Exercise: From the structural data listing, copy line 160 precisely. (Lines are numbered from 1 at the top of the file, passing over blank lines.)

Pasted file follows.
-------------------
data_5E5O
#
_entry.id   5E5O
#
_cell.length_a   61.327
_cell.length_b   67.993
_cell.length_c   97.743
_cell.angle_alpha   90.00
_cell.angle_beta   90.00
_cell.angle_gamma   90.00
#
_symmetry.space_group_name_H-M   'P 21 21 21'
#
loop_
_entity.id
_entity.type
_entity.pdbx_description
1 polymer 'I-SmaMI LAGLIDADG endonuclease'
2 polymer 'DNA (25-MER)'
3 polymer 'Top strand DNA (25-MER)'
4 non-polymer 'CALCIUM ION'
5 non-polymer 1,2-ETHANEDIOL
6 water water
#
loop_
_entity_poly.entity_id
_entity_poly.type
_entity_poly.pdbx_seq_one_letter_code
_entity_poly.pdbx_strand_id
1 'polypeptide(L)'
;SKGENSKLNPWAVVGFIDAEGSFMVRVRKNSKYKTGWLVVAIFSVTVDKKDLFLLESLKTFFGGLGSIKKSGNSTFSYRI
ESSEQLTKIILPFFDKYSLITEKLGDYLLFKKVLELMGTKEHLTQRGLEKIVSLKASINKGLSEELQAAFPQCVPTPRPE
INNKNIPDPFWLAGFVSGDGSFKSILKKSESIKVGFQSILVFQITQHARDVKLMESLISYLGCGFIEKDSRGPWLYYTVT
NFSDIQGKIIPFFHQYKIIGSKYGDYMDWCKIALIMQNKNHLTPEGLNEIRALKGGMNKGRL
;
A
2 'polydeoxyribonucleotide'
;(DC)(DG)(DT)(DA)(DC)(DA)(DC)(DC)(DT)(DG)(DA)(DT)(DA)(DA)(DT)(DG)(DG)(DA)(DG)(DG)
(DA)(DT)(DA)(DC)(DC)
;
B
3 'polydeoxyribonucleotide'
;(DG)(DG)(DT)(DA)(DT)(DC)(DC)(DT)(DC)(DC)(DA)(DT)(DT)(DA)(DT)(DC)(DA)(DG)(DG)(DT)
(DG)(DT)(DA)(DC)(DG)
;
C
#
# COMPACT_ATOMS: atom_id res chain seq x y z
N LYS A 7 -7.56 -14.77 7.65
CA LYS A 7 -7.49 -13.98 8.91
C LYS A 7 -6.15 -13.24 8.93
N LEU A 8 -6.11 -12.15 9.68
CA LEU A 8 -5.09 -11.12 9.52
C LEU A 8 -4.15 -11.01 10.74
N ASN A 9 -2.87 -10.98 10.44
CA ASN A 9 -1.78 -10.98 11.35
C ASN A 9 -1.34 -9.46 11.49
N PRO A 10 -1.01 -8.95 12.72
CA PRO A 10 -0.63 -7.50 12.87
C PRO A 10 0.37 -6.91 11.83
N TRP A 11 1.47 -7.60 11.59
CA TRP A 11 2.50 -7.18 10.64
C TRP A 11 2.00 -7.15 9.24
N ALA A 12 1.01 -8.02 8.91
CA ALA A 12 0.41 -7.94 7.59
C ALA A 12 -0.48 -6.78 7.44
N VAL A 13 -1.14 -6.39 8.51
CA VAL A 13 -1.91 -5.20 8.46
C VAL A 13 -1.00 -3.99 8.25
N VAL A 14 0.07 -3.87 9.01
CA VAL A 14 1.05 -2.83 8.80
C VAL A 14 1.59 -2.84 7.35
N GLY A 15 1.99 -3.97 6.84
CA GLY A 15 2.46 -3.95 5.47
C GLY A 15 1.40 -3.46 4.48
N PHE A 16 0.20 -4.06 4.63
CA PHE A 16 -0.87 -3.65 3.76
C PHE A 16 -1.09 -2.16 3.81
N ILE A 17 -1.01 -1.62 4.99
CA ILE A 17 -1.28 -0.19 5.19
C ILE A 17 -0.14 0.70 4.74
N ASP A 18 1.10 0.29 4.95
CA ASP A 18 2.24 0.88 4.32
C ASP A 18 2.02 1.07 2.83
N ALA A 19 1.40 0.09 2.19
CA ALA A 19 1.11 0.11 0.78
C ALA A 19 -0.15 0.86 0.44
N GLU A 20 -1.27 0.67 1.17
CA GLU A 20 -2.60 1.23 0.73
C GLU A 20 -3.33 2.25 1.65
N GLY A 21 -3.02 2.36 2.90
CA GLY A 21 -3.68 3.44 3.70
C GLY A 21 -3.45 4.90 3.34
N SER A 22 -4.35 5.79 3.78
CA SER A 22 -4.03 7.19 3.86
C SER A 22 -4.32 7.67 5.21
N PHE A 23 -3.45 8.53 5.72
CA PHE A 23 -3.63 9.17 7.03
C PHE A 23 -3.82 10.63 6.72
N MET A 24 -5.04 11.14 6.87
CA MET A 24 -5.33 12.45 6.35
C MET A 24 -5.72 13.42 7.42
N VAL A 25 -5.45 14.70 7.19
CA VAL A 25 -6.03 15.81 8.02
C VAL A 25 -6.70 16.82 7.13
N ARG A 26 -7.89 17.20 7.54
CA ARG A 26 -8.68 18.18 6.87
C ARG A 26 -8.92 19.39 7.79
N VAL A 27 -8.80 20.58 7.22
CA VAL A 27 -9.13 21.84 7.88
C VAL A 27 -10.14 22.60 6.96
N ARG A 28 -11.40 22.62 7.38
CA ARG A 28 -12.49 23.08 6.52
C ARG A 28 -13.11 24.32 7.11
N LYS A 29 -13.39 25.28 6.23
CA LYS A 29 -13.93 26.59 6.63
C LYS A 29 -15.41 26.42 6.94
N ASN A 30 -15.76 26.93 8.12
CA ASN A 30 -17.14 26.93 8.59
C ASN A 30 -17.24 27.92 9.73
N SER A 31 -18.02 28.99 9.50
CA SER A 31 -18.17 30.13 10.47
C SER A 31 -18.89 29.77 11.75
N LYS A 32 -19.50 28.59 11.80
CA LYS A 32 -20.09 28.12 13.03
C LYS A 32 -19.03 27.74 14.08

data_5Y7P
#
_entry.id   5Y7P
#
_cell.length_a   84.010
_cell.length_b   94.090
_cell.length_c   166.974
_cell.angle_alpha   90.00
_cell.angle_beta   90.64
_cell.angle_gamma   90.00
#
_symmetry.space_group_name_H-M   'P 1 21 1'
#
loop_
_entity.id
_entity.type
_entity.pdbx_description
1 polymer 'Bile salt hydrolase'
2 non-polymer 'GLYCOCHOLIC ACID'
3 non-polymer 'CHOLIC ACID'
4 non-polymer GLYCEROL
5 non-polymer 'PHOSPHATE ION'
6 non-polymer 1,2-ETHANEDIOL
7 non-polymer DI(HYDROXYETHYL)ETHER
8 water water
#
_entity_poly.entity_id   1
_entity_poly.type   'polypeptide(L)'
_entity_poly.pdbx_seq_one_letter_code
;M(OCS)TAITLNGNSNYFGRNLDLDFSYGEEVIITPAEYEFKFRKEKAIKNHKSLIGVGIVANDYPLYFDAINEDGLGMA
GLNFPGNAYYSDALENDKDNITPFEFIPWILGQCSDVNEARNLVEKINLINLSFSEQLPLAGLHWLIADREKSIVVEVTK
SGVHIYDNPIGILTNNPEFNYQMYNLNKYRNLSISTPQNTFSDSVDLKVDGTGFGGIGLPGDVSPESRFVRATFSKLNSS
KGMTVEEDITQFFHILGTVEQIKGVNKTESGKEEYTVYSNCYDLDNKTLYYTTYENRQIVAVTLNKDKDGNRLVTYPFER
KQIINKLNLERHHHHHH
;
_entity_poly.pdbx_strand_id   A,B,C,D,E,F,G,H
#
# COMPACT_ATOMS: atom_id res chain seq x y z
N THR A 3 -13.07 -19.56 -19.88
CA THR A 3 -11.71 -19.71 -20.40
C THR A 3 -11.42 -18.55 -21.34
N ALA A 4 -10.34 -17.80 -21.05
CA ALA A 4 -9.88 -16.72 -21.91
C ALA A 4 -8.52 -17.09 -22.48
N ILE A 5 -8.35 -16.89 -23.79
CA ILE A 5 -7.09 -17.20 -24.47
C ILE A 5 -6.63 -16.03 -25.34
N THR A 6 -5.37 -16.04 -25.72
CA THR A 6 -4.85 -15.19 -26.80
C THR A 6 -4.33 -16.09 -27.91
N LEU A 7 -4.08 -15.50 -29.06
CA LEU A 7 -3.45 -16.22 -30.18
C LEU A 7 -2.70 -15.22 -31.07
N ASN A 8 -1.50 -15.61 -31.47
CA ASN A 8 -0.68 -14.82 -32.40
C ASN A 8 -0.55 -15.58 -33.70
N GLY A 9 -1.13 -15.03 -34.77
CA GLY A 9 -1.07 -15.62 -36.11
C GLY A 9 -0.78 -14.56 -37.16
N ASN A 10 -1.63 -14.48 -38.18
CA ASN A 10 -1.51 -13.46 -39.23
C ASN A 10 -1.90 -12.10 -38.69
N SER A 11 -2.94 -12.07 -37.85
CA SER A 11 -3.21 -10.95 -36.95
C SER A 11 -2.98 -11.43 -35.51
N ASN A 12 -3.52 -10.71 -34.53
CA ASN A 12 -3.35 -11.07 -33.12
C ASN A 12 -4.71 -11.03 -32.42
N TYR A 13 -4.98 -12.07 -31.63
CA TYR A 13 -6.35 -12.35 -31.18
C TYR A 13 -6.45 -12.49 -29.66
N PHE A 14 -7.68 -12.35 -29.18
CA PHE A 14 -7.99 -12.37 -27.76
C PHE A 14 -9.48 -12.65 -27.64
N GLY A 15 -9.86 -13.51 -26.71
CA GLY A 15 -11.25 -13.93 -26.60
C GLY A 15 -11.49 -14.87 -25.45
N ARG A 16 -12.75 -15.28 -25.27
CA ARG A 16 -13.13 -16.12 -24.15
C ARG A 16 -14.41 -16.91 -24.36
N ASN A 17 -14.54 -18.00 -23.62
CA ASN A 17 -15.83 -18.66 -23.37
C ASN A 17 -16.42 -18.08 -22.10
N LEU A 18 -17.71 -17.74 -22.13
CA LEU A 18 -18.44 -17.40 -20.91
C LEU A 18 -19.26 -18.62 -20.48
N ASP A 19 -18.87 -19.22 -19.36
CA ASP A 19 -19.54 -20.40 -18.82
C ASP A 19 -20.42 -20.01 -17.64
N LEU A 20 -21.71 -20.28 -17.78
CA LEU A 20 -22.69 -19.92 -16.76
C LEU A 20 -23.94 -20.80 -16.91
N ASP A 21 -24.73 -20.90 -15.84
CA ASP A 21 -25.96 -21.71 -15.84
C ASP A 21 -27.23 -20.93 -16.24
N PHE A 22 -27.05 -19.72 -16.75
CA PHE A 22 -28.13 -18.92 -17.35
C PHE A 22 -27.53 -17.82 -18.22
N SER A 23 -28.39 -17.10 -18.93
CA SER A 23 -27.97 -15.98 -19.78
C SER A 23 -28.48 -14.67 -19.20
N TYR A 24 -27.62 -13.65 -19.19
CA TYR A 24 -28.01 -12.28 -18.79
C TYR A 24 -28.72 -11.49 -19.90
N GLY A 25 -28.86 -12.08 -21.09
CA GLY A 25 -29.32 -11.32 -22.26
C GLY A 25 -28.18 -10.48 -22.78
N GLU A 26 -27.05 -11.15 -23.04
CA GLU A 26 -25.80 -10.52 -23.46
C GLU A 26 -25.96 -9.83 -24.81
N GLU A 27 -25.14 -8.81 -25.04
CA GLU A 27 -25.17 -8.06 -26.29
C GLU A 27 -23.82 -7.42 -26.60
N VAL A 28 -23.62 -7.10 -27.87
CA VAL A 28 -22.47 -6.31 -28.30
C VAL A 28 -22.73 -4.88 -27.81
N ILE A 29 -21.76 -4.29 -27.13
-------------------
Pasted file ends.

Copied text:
KQIINKLNLERHHHHHH